by Wilma Wei
Never in a million years could I have imagined that I would be walking through my local grocery store with the bread and frozen food aisle empty and the toilet paper, hand sanitizer, milk, canned goods, and other essentials gone. As COVID-19 spreads globally, everyone is affected – employers lay off workers, restaurants close off access, and grocery stores are experiencing shortages in the supply chain. As panic buying continues, it’s gotten to the point where my local stores – Trader Joes, Safeway, Lucky, etc. – have started rationing out toilet paper and hand sanitizer to one package per family.
After the shelter-in-place order, hysteria seized the country. Hysteria-buying starts quite simply: as quarantine leads to the closing of restaurants, it’s logical to think that there could also be a shortage in the supply chain. For example, with toilet paper, “if the price of a roll of toilet paper is tripled, that’s seen as a more scarce commodity to acquire, which can lead to anxiety,” according to the BBC. People create their own shortages through panic, and a cycle is created when one customer spots another hoarding the toilet paper in their cart, leading to the illusory thought that toilet paper will run out soon.
In addition to the pressure of other people, panic buying occurs because it gives us a temporary sense of control over ourselves and our lives. COVID-19 has put the entire world off balance, and when our lives seem upended and we’re doing all we can to prevent the virus from spreading through social distancing and proper hygiene, the daily counts of infected people increasing by thousands each day provides no comfort. The root of panic buying stems from the issue of COVID-19 being massive and uncontrollable and people finding a sense of control over their own lives by stocking up on what they can.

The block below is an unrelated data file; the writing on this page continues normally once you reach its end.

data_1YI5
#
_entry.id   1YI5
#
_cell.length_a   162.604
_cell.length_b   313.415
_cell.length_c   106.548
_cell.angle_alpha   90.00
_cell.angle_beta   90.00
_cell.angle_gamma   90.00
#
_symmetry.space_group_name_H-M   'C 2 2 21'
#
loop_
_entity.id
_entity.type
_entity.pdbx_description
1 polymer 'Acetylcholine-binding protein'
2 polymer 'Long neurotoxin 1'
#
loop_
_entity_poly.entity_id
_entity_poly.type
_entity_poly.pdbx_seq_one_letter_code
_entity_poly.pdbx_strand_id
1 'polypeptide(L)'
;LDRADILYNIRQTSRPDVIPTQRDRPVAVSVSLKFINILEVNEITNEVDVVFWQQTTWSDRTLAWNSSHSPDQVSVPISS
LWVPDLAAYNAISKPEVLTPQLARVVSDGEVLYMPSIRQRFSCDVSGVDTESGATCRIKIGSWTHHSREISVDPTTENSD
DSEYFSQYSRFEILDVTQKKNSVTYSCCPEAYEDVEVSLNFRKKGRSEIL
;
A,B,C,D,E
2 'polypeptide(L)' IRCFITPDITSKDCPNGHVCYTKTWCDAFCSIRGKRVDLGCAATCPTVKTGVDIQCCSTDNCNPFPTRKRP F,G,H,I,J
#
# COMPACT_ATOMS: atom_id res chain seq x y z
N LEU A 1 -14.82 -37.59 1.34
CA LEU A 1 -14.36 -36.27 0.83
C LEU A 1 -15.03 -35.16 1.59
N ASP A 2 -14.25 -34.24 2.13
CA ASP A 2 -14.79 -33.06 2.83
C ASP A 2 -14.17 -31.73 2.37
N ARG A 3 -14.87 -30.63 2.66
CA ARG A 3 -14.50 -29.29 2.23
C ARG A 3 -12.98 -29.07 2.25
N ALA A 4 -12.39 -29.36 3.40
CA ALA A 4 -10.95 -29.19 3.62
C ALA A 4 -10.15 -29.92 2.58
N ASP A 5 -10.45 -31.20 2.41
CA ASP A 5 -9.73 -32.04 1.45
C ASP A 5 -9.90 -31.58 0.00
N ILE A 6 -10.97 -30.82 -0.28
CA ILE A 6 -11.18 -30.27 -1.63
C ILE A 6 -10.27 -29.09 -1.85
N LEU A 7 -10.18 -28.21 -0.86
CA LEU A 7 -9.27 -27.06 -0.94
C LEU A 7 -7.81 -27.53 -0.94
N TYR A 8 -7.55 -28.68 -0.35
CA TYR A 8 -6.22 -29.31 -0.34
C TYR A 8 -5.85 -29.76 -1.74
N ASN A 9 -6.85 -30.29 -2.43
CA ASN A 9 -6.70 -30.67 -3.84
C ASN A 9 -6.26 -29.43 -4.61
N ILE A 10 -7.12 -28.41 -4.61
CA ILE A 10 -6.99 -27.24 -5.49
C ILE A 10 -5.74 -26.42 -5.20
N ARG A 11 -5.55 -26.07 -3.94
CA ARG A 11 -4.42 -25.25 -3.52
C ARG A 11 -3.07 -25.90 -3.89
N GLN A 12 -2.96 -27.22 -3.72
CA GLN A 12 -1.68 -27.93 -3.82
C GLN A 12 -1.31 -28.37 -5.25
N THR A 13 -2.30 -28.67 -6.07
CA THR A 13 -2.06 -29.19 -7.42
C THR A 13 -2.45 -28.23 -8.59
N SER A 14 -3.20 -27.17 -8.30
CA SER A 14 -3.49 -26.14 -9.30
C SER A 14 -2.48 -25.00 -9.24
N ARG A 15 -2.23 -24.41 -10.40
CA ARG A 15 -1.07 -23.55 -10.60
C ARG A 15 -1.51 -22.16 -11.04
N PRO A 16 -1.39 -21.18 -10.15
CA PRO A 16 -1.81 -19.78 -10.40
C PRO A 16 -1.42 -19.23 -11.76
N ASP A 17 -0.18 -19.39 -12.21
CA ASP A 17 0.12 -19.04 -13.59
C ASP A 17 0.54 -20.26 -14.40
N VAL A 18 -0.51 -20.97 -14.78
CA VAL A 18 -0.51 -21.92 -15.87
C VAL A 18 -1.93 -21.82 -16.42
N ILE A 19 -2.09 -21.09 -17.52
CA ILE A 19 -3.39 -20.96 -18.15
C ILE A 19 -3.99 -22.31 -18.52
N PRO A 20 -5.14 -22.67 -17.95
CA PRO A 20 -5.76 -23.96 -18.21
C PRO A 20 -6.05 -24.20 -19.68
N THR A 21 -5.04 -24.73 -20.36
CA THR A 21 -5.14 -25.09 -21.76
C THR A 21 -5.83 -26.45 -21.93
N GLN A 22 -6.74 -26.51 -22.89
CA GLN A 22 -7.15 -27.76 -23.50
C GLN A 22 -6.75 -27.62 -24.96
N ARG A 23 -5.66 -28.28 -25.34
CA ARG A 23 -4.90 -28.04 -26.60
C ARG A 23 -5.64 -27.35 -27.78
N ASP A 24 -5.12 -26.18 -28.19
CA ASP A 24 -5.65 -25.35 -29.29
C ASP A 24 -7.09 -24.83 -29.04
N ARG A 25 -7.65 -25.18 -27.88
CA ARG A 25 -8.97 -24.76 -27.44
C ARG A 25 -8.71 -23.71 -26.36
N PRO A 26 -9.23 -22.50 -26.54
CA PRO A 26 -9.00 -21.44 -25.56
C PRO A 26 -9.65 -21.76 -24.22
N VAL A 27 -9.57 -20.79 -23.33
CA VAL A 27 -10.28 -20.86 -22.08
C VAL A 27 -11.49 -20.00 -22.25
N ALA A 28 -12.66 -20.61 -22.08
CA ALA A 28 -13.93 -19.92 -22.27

However, hysteria-buying groceries continually creates issues in communities; so many essential products are now out of stock, and those who truly need toilet paper, frozen food, and other supplies no longer have access. Panic buying impacts those who no longer have jobs more heavily – with less income and a struggle to find supplies, communities have to learn to spread supplies instead of hoarding. We have to understand that this is a truly terrifying crisis for everyone – it’s okay to be scared and uncertain about the future. Despite the panic and fear, we have to remember to support others, care for those who are most at risk, check in with those who may be struggling with isolation, and above all, keep each other and ourselves safe and healthy.
(Sources: TIME, New York Times, BBC, Washington Post)